Sustainable approaches are generally on the rise; yet clear and accessible information relating to appropriate food packaging disposal is typically lacking. Children need to learn sustainable behaviour from an early age; therefore, targeted education is considered a viable option to inform future generations on sustainable food packaging behaviour. This paper explores children’s behaviour, preferences and knowledge towards food packaging and the role of workshop-based activities in modulating everyday sustainable food packaging behaviour. Two hundred and thirty children (11–14 years old) partook in food packaging workshops involving interactive activities. Children’s most common food packaging issues related to cost, excessive packaging, confusion, motivations, no clear labels, bins being full and no nearby bins. Metal, glass and mixed materials were associated with disposal-related challenges, whereas drinks and fresh produce impacted buying choices from a food packaging perspective. Overall, quiz performance was positive: children were able to identify correctly various food packaging symbols and disposal practices for different food items. In addition, the workshops had a significant impact on learning something new and changing future behaviour. Accordingly, workshops provided an effective approach to engage children in sustainable food packaging behaviour. Future work should focus on strategies to motivate this generation via digital tools to encourage appropriate food packaging behaviour.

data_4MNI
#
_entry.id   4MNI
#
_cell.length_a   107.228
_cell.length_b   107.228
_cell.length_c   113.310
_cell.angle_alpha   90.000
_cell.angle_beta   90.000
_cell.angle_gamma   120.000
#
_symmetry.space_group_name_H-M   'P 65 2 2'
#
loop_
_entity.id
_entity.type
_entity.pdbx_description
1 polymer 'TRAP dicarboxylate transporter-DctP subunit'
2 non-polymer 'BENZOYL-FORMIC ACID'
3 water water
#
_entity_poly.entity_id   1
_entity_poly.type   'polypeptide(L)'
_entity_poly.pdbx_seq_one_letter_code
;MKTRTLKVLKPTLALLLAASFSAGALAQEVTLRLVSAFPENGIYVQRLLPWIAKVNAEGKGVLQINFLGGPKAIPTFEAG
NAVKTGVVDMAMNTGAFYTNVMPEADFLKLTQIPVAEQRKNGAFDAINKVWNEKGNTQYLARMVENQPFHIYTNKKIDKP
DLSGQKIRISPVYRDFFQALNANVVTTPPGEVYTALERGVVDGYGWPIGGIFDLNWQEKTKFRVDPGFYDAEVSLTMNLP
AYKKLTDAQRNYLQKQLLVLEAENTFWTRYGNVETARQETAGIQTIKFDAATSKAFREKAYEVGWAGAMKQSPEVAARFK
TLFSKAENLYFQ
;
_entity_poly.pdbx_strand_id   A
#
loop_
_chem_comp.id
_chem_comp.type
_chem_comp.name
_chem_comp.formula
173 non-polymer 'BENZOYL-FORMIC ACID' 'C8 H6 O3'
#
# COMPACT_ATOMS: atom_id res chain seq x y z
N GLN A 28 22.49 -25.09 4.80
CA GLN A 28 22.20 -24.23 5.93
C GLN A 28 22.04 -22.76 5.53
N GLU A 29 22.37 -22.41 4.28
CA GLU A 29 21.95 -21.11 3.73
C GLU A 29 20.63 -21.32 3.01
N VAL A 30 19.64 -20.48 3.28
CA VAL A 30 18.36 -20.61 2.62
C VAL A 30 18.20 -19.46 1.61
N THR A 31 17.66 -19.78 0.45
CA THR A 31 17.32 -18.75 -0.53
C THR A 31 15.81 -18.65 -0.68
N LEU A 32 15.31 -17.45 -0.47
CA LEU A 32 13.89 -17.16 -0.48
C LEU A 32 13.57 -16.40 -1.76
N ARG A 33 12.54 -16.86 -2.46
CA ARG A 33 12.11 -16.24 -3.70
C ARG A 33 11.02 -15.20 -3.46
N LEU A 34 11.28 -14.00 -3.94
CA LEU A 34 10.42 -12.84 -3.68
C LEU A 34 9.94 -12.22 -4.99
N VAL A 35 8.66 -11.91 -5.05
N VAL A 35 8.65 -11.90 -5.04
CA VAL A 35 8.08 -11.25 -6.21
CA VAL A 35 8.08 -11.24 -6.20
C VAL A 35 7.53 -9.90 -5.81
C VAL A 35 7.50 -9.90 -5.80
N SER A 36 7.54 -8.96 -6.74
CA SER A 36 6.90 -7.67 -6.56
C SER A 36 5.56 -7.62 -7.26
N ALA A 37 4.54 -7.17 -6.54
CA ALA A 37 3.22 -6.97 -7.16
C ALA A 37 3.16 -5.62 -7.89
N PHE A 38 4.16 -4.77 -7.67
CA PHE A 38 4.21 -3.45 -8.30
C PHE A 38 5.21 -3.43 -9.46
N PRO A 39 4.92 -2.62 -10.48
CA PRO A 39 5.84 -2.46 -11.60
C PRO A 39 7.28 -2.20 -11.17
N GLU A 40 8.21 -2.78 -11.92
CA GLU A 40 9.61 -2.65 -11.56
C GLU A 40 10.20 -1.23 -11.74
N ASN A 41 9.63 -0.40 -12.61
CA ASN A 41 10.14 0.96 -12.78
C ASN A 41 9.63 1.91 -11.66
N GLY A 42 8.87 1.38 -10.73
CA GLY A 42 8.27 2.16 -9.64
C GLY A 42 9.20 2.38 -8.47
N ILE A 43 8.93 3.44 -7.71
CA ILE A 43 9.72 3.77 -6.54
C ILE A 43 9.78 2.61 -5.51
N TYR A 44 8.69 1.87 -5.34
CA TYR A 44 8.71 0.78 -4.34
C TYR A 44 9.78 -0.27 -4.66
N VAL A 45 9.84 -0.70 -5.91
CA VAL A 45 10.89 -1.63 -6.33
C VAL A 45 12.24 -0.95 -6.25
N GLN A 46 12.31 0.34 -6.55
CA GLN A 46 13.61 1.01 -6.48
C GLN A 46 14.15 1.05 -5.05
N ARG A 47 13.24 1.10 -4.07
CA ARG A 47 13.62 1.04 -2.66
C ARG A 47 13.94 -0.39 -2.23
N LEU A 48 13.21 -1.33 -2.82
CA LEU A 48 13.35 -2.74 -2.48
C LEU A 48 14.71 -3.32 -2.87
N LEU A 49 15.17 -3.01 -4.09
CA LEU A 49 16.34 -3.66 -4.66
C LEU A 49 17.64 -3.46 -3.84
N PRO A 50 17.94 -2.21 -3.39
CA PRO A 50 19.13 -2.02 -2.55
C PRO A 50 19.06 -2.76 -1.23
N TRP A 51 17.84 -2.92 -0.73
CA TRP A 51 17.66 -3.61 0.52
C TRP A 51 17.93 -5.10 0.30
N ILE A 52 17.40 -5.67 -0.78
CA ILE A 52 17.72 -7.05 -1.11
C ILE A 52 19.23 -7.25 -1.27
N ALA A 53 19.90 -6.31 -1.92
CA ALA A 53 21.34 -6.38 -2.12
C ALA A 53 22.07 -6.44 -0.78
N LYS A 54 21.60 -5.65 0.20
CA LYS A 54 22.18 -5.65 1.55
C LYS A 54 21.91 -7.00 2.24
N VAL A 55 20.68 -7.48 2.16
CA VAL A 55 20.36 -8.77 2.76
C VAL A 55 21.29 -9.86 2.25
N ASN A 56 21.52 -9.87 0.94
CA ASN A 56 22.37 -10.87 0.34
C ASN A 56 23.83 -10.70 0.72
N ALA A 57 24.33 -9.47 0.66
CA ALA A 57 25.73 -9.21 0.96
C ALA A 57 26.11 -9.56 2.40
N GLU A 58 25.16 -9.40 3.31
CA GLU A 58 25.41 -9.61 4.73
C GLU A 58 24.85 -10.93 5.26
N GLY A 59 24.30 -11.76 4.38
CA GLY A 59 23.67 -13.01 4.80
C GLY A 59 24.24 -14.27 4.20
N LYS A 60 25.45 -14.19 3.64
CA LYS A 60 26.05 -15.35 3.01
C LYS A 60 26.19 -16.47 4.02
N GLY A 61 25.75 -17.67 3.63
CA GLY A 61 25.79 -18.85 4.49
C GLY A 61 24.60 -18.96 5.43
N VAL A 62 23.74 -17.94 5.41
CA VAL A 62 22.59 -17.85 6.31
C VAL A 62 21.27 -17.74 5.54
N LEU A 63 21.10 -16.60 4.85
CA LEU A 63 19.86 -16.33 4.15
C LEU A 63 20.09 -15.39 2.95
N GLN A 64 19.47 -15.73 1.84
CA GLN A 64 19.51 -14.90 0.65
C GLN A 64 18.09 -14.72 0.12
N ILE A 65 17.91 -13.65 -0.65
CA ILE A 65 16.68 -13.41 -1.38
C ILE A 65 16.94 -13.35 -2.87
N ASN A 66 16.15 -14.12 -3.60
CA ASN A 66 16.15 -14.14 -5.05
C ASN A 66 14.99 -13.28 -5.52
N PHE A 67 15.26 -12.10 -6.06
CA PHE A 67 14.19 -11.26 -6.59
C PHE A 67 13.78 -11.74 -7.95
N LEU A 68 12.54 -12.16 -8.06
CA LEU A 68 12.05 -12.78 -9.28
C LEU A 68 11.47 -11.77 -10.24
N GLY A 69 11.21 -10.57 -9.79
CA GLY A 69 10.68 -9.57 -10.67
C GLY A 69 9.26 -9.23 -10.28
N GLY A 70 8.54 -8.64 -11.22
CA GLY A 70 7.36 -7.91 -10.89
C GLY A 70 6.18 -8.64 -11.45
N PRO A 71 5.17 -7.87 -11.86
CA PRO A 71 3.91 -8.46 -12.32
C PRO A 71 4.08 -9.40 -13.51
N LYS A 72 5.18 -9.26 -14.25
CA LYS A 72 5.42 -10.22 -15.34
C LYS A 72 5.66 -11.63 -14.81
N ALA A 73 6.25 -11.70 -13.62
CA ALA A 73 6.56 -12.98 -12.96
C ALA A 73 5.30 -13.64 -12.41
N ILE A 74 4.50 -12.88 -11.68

- food packaging